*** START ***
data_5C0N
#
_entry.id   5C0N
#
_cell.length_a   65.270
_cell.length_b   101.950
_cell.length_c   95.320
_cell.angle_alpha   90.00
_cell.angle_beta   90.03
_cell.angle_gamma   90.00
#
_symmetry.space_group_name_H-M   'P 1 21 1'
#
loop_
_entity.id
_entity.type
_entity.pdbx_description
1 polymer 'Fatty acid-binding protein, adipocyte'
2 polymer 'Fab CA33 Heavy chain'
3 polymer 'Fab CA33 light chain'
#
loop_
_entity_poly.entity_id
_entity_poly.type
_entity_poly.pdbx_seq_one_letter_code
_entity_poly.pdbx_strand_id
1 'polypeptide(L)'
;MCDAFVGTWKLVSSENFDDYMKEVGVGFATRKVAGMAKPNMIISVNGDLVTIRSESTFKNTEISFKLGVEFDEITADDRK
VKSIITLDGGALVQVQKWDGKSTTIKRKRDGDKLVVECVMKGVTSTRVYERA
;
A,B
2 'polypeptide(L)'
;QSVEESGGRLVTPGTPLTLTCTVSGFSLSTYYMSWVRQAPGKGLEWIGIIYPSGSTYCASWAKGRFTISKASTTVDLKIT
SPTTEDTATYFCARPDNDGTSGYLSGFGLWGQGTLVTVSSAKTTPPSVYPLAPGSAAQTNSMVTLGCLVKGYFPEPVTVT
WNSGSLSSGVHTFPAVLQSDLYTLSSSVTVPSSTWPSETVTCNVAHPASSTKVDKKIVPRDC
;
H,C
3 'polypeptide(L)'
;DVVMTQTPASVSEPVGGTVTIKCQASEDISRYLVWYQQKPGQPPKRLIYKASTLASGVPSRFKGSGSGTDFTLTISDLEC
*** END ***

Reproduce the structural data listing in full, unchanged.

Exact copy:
data_5C0N
#
_entry.id   5C0N
#
_cell.length_a   65.270
_cell.length_b   101.950
_cell.length_c   95.320
_cell.angle_alpha   90.00
_cell.angle_beta   90.03
_cell.angle_gamma   90.00
#
_symmetry.space_group_name_H-M   'P 1 21 1'
#
loop_
_entity.id
_entity.type
_entity.pdbx_description
1 polymer 'Fatty acid-binding protein, adipocyte'
2 polymer 'Fab CA33 Heavy chain'
3 polymer 'Fab CA33 light chain'
#
loop_
_entity_poly.entity_id
_entity_poly.type
_entity_poly.pdbx_seq_one_letter_code
_entity_poly.pdbx_strand_id
1 'polypeptide(L)'
;MCDAFVGTWKLVSSENFDDYMKEVGVGFATRKVAGMAKPNMIISVNGDLVTIRSESTFKNTEISFKLGVEFDEITADDRK
VKSIITLDGGALVQVQKWDGKSTTIKRKRDGDKLVVECVMKGVTSTRVYERA
;
A,B
2 'polypeptide(L)'
;QSVEESGGRLVTPGTPLTLTCTVSGFSLSTYYMSWVRQAPGKGLEWIGIIYPSGSTYCASWAKGRFTISKASTTVDLKIT
SPTTEDTATYFCARPDNDGTSGYLSGFGLWGQGTLVTVSSAKTTPPSVYPLAPGSAAQTNSMVTLGCLVKGYFPEPVTVT
WNSGSLSSGVHTFPAVLQSDLYTLSSSVTVPSSTWPSETVTCNVAHPASSTKVDKKIVPRDC
;
H,C
3 'polypeptide(L)'
;DVVMTQTPASVSEPVGGTVTIKCQASEDISRYLVWYQQKPGQPPKRLIYKASTLASGVPSRFKGSGSGTDFTLTISDLEC